A teen girl struggles to survive a post-pubescent summer in the Swedish coming-of-age film There Should be Rules, which skirts by on little but the appeal of its young lead and her two co-stars for much of the running time before interest begins to wane.
Directed by Linda-Maria Birbeck, who also adapted the story from a Swedish novel by Lina Arvidsson, Rules nicely captures the kind of go-nowhere angst a young woman encounters during a summer vacation spent in her rural hometown.
But it also reflects that go-nowhere angst for the viewer, and the lack of much in the way of plot will limit its success among most audiences.
Anna Hägglin stars as Mia, a teenager dealing not only with her own puberty and ambiguous feelings towards men, but also trouble at home: her single mother (Annika Hallin) seems to be more interested in her own dating life than her daughter, and an well-intentioned but alcoholic father (Fredrik Gunnarsson) seems little more than a burden.
Mia escapes the doldrums of her daily life with her friends Mijiam (Lo Salmson) and Karl (Ludvig Särnklint), who shoot the shit in what appear to be a makeshift shaft in the middle of a junkyard.
When Mijian’s relationship with a much older man (Mads Korsgaard) begins to take her time away from her friends, however, a large part of Mia’s personal identity becomes threatened.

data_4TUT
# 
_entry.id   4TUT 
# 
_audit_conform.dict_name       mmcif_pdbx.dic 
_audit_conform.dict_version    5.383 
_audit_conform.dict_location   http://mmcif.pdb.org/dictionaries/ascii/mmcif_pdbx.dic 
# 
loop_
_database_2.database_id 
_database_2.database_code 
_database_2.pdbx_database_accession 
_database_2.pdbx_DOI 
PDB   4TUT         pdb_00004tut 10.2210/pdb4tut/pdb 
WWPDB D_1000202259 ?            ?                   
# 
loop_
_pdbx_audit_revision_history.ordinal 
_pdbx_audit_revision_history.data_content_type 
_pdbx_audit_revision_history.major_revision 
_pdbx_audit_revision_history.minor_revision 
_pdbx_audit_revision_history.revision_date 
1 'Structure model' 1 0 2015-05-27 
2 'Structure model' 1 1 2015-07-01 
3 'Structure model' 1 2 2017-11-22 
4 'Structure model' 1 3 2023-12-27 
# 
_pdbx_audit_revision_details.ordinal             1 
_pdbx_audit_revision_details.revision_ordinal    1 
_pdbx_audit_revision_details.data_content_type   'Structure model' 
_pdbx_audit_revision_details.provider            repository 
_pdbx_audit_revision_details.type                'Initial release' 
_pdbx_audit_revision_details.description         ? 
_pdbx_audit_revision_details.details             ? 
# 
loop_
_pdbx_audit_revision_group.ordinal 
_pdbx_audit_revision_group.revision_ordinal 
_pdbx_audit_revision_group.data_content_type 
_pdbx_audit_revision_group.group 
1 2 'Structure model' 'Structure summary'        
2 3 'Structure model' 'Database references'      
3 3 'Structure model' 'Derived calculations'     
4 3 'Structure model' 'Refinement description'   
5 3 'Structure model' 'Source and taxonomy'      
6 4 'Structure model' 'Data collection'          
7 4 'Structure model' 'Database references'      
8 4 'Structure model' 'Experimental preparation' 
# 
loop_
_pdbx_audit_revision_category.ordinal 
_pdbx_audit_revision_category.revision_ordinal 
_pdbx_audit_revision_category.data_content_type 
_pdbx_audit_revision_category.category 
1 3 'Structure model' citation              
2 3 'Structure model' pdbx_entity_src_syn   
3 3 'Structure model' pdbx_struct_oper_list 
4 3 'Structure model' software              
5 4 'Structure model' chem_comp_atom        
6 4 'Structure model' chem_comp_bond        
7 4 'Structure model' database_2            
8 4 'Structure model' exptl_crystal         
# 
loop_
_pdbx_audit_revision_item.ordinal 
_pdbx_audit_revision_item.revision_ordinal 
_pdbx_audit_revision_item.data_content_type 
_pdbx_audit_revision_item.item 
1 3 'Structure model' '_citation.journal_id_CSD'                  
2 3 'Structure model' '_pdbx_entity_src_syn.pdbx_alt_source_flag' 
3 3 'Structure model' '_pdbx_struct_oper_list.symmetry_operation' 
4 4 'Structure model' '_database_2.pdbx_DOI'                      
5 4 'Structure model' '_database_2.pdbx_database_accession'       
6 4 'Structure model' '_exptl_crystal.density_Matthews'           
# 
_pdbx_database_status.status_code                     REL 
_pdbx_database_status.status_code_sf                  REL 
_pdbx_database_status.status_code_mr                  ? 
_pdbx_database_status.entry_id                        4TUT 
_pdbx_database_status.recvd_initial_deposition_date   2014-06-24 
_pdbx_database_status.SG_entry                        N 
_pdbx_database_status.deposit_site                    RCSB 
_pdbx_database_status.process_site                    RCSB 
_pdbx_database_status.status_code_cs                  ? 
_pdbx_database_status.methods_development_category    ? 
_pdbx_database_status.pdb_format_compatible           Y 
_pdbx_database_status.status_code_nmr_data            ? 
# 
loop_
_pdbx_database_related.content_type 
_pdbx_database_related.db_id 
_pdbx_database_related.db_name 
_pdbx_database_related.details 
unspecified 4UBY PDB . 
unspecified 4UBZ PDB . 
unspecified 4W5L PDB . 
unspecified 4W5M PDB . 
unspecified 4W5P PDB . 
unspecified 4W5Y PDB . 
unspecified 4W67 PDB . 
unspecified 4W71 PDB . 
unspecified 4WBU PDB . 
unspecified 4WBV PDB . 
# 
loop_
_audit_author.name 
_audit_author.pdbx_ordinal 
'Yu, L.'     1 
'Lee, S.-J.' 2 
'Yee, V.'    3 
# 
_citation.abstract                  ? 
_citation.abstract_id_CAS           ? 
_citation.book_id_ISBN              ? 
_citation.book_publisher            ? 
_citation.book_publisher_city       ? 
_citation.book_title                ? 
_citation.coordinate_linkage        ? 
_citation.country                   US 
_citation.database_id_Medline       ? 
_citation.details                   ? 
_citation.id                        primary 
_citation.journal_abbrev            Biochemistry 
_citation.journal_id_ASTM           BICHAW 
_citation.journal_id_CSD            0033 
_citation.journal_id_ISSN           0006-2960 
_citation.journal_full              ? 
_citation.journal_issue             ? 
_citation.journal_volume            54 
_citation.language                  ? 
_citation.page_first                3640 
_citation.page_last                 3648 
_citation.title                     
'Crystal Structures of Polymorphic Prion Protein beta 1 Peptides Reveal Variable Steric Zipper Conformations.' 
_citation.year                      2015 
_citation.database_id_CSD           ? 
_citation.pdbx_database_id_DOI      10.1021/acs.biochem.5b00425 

Much of the subsequent story revolves around Mia and Karl’s attempts to covertly observe their friend’s illicit relationship and even dream up a plan end it.
There Should be Rules is proficiently staged and shot, and nicely captures the feel of being at that age in that kind of locale (with few establishing shots, the actual setting of the film in rural Sweden is rather ambiguous).
It’s greatly boosted by the three young leads, particularly the two girls, tasked with carrying the majority of the film without much plot getting in the way. Both offer winning performances, and only a couple scenes (including one featuring a popstar on a poster) feel inauthentic.
Rules should hold high appeal for teen viewers, and especially those that can relate to the main characters. The broad strokes the filmmakers use fail to create significant identity for the world of the film, but ensure a wider reach. Still, there’s too little story here to attract an audience outside of its target demographic